It’s at this historic hotel Norah meets Dorothy (Dotty) Parker. At first Norah thought the hotel had hired ‘look-alikes’ to dress and act like the famous authors who’d signed the commemorative guest book. Those authors were dubbed ‘The Algonquin Round Table’. They used to lunch together frequently at The Algonquin during their day. Slowly, it begins to dawn on Norah that this is THE Dorothy Parker. Parker refuses to go to the light. She can remain in bodily form as long as the guest book remains open. Dorothy knows Ted and if she can get him to sign the guest book, he can keep her company after he dies. Everyone else has chosen to ‘cross over’. Dorothy conspires with Norah – her version of ‘I’ll scratch your back if you scratch mine’. Can they both get what they want?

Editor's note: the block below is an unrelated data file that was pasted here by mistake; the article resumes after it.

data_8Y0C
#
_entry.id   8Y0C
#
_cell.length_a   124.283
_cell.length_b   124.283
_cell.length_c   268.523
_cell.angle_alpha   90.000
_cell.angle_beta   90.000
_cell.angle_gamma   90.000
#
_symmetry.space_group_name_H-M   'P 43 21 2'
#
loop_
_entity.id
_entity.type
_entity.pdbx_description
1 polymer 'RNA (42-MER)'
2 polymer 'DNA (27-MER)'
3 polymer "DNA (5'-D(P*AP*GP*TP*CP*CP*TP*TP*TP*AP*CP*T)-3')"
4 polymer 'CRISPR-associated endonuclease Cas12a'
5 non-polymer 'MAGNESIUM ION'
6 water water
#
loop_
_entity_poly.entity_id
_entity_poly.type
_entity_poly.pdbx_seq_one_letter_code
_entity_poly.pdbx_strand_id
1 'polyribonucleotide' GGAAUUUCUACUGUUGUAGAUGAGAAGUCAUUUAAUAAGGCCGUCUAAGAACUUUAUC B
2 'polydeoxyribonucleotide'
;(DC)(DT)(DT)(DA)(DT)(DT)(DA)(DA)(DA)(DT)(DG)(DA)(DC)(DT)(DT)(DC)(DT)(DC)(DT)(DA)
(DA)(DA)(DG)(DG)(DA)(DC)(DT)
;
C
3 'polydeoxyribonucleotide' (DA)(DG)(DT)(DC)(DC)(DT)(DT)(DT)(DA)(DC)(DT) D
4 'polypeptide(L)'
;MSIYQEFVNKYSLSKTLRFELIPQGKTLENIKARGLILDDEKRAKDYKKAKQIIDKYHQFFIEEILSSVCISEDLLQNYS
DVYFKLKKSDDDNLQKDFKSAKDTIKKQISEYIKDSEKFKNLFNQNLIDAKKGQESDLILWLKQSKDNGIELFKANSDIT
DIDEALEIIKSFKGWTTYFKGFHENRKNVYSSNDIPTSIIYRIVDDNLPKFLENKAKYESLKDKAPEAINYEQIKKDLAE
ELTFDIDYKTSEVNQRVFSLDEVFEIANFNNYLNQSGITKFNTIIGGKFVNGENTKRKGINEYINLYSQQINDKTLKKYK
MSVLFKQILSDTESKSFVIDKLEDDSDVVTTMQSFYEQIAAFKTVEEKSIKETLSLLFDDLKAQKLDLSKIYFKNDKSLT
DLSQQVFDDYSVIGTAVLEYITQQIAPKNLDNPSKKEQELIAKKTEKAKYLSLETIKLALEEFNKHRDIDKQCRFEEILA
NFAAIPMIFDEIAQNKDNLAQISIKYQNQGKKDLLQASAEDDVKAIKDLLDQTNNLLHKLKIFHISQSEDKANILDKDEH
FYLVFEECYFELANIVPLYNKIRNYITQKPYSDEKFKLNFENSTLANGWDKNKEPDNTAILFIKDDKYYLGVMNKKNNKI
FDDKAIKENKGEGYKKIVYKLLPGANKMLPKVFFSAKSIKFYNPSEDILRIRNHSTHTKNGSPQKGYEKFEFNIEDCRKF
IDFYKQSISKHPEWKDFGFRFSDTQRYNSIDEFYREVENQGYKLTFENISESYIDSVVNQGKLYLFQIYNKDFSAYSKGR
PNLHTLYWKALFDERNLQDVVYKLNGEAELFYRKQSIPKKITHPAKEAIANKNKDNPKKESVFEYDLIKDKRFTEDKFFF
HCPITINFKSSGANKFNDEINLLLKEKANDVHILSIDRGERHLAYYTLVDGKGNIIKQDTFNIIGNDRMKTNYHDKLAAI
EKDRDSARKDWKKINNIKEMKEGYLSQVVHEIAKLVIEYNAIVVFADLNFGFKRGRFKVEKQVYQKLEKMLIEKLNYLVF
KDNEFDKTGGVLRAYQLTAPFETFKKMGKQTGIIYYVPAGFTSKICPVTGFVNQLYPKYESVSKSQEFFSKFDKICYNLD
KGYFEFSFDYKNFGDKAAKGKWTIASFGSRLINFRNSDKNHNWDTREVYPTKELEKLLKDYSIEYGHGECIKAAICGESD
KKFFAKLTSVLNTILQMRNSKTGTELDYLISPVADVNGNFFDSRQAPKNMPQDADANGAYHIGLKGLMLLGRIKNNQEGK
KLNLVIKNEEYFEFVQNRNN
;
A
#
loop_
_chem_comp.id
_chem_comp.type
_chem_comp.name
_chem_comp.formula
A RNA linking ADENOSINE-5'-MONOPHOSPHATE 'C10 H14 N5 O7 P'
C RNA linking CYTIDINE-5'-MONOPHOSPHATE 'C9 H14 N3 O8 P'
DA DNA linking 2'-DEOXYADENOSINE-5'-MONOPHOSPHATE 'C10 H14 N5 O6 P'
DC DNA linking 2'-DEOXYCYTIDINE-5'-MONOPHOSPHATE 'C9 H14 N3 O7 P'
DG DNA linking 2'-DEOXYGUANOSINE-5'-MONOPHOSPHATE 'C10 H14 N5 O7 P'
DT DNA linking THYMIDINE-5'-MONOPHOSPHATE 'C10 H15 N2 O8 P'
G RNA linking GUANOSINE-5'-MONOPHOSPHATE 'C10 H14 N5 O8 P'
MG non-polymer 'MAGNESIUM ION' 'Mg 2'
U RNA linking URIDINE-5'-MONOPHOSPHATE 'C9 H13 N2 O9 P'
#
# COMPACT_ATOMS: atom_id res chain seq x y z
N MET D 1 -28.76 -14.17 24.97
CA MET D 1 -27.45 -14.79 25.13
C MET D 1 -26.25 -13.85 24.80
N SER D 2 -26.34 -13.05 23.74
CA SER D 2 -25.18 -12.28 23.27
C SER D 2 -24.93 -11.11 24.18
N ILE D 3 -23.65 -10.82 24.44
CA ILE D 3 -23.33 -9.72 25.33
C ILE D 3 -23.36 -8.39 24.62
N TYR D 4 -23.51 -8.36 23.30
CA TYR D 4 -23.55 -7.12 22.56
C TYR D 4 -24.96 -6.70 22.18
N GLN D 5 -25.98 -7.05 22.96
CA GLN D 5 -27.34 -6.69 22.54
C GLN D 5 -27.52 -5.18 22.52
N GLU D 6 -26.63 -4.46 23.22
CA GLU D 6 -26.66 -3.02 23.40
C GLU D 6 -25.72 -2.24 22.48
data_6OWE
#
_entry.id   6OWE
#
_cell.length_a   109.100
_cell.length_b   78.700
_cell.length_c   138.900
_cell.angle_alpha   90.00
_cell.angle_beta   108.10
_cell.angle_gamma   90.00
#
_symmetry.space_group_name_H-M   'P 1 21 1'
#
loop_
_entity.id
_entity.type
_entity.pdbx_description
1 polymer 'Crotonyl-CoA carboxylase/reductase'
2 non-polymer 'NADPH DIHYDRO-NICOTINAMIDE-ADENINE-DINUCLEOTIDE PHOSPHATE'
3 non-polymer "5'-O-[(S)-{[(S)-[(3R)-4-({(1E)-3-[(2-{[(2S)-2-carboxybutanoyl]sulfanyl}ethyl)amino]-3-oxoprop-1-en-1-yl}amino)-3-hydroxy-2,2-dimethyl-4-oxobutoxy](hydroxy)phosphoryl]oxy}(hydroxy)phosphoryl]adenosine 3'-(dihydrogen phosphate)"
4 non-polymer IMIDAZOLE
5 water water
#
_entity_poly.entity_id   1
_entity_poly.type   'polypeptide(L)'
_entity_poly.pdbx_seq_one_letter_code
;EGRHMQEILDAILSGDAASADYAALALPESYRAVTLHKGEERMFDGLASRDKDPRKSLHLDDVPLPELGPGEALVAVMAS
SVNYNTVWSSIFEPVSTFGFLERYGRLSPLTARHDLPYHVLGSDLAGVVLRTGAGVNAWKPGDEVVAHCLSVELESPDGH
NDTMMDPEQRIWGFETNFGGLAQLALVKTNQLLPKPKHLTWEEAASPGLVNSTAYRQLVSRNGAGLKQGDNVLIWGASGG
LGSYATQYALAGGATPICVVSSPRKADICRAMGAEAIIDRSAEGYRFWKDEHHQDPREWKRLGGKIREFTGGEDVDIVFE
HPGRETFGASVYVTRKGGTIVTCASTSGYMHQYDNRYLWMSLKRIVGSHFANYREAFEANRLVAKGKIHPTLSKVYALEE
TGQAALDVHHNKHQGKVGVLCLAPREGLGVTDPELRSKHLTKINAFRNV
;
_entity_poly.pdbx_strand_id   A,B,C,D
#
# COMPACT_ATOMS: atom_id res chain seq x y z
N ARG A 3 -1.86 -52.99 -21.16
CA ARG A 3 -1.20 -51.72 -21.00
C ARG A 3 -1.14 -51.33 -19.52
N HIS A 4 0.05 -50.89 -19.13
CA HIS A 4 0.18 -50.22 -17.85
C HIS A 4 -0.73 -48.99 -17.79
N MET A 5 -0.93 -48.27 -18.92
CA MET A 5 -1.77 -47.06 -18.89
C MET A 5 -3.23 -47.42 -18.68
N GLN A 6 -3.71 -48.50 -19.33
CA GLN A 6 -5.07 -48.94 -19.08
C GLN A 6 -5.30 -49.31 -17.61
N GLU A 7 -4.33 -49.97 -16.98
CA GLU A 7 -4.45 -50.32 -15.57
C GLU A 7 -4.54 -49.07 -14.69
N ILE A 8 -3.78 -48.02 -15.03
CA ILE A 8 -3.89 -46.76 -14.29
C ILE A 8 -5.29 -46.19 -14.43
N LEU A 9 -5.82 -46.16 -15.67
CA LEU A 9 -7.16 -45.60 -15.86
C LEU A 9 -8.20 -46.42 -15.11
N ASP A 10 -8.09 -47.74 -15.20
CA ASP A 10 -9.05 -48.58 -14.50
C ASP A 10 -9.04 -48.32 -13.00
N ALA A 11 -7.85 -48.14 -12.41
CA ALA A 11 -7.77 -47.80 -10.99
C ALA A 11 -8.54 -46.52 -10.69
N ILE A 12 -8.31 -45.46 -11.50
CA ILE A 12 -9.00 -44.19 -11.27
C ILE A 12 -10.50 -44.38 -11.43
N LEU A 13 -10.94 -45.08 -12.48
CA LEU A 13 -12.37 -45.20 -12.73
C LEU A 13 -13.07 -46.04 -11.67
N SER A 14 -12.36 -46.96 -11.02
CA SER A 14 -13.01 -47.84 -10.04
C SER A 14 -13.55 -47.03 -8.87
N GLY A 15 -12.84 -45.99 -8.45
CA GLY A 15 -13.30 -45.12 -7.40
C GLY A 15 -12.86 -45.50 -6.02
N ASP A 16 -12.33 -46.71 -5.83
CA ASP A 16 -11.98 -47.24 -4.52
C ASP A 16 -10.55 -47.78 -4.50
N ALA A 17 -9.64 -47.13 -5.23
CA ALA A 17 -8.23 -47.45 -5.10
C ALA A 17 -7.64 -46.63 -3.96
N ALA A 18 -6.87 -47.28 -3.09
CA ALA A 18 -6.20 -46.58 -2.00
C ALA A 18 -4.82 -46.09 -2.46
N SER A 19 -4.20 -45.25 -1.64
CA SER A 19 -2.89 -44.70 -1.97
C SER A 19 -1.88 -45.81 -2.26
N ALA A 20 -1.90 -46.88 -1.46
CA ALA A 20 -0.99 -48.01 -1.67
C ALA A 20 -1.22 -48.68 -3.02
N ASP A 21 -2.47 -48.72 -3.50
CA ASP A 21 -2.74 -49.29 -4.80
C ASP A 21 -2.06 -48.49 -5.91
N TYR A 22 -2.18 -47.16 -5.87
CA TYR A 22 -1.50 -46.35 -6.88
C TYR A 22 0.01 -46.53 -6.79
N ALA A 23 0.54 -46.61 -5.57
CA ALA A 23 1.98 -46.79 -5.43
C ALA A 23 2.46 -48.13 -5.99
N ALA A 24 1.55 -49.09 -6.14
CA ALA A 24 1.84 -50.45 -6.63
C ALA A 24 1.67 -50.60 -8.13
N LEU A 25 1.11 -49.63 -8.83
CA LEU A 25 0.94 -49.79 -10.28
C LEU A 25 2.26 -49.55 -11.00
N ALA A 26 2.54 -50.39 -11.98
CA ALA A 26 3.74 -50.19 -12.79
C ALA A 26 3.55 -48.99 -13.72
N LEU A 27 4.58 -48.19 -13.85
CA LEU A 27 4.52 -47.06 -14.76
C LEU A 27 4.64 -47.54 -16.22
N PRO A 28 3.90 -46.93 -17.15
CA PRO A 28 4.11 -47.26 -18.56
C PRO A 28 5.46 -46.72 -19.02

Author Ellen Meister does a great job of carrying forth the wisecracks and classic witticism that would likely have come from Dorothy Parker’s mouth. It’s also a very moving and emotional story that I didn’t quite expect. I loved the cameo appearances made by Tallulah Bankhead, Lillian Hellman, Groucho Marx, and even Dotty’s poodle, Cliché. Just when you think you’ve got the story figured out, there’s a tender little twist that ‘ups the ante’ for the reader. This is Meister’s second Dorothy Parker book, the first beingFarewell Dorothy Parker. It’s a fun, almost magical, journey into ‘what if’. Rating: 4 out of 5.